|Yoweri Museveni, the leader of the Ugandan ruling National Resistance Movement (NRM) and incumbent president, casts his vote at a polling station in the western Ugandan town of Kiruhura, 280km southwest of Kampala in 2011 [EPA]|
Uganda is a landlocked country situated in East Africa, with neighbours Kenya and Tanzania to the east and south, respectively. It also shares a border with Rwanda to the south, the Democratic Republic of Congo (DRC) to the west and South Sudan to the north. It covers an area of 241,038 square kilometres.
While visiting Uganda in 1908, former British Prime Minister Winston Churchill described it as the “Pearl of Africa” for its natural beauty. It is the source of the Nile, the longest river in the world, and is home to mountain gorillas, an endangered species and a major tourist attraction.
Uganda is one of the countries with the fastest-growing populations – a growth rate is estimated at 3.2 per cent – after Niger and Yemen. Most of its 34 million inhabitants live in rural areas with farming as their main economic activity. Per capita income stands at $600. Major exports include coffee, tea, vanilla, flowers, sesame and cotton. A lot of foreign exchange also comes from tourism, and the country is beginning to pump oil in the west.
The media is very vibrant and relatively free. Several newspapers – published in English, the official language, and Luganda, the most widely spoken language – are privately-owned and there are dozens of radio stations. But the state also owns radio and TV stations and nearly always dictates what is broadcast.
In 1962, Uganda gained independence from Britain, after more than a century of colonial administration. Although the post-independence era was characterised by peace and prosperity for sometime, the country started to experience political upheavals in 1966 when Milton Obote, the prime minister, used the army to invade the palace of King Edward Mutesa, the monarch.
Mutesa was forced into exile and the monarchy was abolished by Obote, who became executive president after abrogating the constitution. But Obote also fell out with the army commander at the time, Idi Amin. While Obote was attending a Commonwealth summit in Singapore in 1971, Amin seized power in coup and became president.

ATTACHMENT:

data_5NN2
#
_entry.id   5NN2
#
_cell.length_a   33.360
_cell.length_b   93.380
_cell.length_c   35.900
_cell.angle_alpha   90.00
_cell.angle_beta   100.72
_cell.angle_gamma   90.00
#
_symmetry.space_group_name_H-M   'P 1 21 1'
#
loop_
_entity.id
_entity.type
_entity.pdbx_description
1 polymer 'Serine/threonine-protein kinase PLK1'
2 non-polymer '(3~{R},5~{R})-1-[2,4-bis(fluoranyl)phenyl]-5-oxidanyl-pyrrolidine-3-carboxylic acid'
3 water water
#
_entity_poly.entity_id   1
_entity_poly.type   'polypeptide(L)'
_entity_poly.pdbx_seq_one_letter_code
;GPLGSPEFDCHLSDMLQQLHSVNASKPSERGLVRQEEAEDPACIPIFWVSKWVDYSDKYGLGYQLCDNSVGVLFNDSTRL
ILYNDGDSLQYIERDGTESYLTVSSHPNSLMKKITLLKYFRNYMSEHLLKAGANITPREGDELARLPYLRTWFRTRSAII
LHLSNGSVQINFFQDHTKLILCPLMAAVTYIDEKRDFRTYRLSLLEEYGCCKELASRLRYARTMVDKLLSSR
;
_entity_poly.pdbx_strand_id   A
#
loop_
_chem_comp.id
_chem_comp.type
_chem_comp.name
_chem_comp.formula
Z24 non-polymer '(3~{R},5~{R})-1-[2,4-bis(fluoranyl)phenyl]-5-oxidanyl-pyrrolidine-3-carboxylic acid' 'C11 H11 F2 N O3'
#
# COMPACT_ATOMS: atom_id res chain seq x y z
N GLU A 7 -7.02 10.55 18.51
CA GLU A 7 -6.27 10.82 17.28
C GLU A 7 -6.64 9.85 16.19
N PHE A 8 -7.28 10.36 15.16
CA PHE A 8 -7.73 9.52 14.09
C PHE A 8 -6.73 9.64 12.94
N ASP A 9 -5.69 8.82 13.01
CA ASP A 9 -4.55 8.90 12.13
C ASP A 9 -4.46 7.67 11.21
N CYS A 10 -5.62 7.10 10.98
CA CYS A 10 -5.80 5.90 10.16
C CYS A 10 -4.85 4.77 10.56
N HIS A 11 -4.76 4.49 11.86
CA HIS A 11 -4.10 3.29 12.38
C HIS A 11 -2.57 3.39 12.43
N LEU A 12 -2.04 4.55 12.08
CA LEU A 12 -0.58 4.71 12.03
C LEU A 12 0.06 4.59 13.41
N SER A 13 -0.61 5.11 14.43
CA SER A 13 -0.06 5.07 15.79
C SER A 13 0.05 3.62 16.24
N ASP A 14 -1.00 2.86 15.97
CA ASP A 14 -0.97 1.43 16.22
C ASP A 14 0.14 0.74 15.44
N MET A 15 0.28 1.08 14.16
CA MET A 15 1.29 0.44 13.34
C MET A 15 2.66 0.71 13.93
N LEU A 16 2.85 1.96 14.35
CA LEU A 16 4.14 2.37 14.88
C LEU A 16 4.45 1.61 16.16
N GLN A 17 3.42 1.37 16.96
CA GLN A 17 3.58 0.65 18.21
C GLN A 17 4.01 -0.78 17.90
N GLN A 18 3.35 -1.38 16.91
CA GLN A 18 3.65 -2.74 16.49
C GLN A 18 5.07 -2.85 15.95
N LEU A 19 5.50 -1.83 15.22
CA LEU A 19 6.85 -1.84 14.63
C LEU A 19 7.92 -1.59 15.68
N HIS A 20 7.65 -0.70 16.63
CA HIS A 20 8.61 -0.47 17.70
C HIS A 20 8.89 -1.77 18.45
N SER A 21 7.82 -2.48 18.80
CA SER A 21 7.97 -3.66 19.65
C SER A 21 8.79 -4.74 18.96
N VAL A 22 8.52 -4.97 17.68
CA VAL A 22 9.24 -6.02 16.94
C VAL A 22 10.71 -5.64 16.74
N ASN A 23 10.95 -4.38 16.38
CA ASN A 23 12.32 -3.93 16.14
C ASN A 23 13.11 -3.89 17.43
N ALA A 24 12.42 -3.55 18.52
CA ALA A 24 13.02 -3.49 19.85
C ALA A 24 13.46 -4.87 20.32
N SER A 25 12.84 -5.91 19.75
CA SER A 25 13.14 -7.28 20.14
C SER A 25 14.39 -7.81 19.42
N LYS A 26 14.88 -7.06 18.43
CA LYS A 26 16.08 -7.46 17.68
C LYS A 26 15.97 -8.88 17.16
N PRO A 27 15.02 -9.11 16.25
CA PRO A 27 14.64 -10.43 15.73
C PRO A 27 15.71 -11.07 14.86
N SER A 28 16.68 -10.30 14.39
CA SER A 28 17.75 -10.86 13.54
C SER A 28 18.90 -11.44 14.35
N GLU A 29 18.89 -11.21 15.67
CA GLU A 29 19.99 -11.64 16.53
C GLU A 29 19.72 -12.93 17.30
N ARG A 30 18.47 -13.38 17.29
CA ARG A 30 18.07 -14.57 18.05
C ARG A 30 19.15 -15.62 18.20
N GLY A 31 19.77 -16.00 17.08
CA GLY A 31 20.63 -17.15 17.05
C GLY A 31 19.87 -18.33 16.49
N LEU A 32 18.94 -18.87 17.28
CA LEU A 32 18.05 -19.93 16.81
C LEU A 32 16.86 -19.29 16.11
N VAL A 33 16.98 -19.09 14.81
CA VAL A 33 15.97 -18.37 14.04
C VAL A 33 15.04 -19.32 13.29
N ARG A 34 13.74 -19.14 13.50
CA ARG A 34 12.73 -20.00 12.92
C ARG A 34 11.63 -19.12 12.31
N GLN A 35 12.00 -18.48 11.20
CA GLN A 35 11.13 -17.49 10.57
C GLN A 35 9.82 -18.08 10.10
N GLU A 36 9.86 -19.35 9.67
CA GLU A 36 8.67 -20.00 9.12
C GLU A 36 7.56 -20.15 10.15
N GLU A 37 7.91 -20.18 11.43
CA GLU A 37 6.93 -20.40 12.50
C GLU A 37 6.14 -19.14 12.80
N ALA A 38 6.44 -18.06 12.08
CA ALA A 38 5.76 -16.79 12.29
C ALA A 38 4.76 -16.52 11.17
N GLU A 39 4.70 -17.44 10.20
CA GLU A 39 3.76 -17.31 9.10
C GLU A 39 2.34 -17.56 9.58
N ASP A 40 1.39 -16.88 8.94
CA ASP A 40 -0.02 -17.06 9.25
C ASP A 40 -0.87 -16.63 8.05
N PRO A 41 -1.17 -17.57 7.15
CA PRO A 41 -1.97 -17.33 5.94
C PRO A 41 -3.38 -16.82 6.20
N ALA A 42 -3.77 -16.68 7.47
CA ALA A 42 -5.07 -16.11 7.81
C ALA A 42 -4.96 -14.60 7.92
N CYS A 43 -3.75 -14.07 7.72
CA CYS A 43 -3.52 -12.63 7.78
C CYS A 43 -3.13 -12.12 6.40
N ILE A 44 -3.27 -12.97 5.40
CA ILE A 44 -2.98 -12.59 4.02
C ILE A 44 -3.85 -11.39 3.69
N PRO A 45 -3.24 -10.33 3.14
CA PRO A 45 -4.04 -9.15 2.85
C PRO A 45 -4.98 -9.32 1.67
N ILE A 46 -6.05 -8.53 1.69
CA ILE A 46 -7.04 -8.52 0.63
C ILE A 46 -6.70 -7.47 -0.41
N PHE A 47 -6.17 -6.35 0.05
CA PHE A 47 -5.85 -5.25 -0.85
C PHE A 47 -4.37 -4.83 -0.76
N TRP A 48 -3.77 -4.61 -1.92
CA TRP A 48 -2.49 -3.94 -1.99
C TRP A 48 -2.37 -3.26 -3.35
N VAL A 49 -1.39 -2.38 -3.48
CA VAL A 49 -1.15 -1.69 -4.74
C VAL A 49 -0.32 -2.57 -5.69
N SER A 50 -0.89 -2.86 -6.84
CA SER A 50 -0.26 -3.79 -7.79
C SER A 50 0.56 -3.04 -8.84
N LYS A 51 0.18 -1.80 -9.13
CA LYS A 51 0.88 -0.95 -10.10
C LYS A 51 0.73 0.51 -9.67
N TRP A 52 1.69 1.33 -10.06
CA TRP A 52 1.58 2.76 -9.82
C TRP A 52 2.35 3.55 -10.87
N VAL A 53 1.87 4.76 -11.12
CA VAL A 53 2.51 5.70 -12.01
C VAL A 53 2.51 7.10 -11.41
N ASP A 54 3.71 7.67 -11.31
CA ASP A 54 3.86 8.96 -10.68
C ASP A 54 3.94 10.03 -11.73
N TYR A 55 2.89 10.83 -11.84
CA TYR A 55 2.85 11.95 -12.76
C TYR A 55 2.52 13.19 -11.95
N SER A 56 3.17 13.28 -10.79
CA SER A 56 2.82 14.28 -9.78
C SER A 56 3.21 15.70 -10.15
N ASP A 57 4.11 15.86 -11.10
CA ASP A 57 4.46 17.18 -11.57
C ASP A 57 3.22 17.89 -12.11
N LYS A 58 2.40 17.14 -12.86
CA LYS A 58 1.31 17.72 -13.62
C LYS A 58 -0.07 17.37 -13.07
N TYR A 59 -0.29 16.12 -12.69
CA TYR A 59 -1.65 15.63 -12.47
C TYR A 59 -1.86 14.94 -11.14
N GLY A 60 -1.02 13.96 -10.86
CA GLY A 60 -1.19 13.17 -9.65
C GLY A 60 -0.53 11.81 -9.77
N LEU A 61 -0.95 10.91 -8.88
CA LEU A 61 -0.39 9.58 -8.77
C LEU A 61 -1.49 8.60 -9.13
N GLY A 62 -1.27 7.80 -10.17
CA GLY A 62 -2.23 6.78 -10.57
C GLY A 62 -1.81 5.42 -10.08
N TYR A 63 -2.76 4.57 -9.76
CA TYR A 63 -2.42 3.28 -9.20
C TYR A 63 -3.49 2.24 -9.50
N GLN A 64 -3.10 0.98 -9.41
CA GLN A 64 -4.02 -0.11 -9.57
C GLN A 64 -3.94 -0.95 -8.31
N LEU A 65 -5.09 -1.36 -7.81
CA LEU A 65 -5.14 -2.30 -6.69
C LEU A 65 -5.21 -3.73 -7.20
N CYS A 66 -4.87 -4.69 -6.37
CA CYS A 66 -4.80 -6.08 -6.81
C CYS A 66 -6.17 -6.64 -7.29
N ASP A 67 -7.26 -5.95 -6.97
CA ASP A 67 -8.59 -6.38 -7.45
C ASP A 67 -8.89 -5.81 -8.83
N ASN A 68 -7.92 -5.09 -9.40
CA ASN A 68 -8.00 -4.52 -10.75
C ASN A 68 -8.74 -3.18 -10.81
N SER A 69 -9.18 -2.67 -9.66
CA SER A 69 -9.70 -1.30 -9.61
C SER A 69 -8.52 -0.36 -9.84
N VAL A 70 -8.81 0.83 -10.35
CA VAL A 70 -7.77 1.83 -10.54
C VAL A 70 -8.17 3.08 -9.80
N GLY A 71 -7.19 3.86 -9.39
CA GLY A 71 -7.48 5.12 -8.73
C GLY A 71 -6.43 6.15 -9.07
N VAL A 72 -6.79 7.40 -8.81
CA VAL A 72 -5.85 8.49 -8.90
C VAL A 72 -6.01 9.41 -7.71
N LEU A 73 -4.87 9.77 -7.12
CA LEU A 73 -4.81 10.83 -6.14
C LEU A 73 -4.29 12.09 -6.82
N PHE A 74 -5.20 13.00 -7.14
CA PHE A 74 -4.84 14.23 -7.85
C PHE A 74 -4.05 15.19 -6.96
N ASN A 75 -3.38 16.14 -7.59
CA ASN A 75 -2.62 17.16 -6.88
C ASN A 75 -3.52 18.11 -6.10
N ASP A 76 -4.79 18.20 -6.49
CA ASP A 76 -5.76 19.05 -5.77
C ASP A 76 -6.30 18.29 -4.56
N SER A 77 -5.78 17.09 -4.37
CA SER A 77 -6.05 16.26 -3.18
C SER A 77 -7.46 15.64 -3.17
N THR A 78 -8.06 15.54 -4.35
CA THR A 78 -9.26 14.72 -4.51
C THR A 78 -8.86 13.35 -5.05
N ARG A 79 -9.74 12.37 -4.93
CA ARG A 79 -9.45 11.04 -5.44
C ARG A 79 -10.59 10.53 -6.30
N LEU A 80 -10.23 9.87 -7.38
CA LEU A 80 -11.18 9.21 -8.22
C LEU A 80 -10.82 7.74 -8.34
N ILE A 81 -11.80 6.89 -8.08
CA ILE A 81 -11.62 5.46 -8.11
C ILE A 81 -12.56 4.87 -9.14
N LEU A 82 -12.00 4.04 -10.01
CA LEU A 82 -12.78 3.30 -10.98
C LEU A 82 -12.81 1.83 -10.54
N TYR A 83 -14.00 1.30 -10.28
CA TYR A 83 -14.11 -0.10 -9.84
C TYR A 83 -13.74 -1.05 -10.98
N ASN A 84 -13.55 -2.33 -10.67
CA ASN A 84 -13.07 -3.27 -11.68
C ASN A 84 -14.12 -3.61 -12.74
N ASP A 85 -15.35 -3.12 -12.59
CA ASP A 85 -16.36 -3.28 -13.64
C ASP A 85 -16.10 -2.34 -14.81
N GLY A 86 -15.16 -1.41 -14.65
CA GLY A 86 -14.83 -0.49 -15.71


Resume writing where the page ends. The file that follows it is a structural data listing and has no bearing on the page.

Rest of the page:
Uganda then became a byword for political instability and human rights abuses as Amin murdered political opponents. By 1979, when he was forced out of power after a military campaign aided by troops from Tanzania, which he had invaded, the country was a no-go zone for Western tourists – and Amin’s atrocities were grabbing headlines in the international press at every turn.
The current president, Yoweri Museveni, had been involved in a guerrilla campaign to oust Amin in the 1970s. But he did not make headway until he launched another campaign in 1981, after disputing elections in which he stood and lost.
Museveni has been in power since 1986, governing under his National Resistance Movement (NRM), and he removed term limits in 2005, effectively paving the way for him to run for president as many times as he wants. Political opponents have accused him of clinging to power. But he has often argued that he is still president because he contests elections and wins, though opponents often dispute the election results.
His 26-year rule has not been without challenges. The army has been battling a murderous rebel group in the north, the Lord’s Resistance Army (LRA), for more than two decades – with civilians frequently abducted and killed mainly by the rebels but also by the army, according to human rights organisations.
Although largely weakened and on the verge of being defeated, the LRA, whose leader Joseph Kony has been indicted by the International Criminal Court (ICC), still operates in neighbouring DRC and the Central African Republic.
An operation launched to capture Kony in 2008 by the governments of Uganda, DRC and South Sudan ended in failure, and the US has deployed military advisers to help Uganda in the hunt for Kony, whose true whereabouts remain unknown.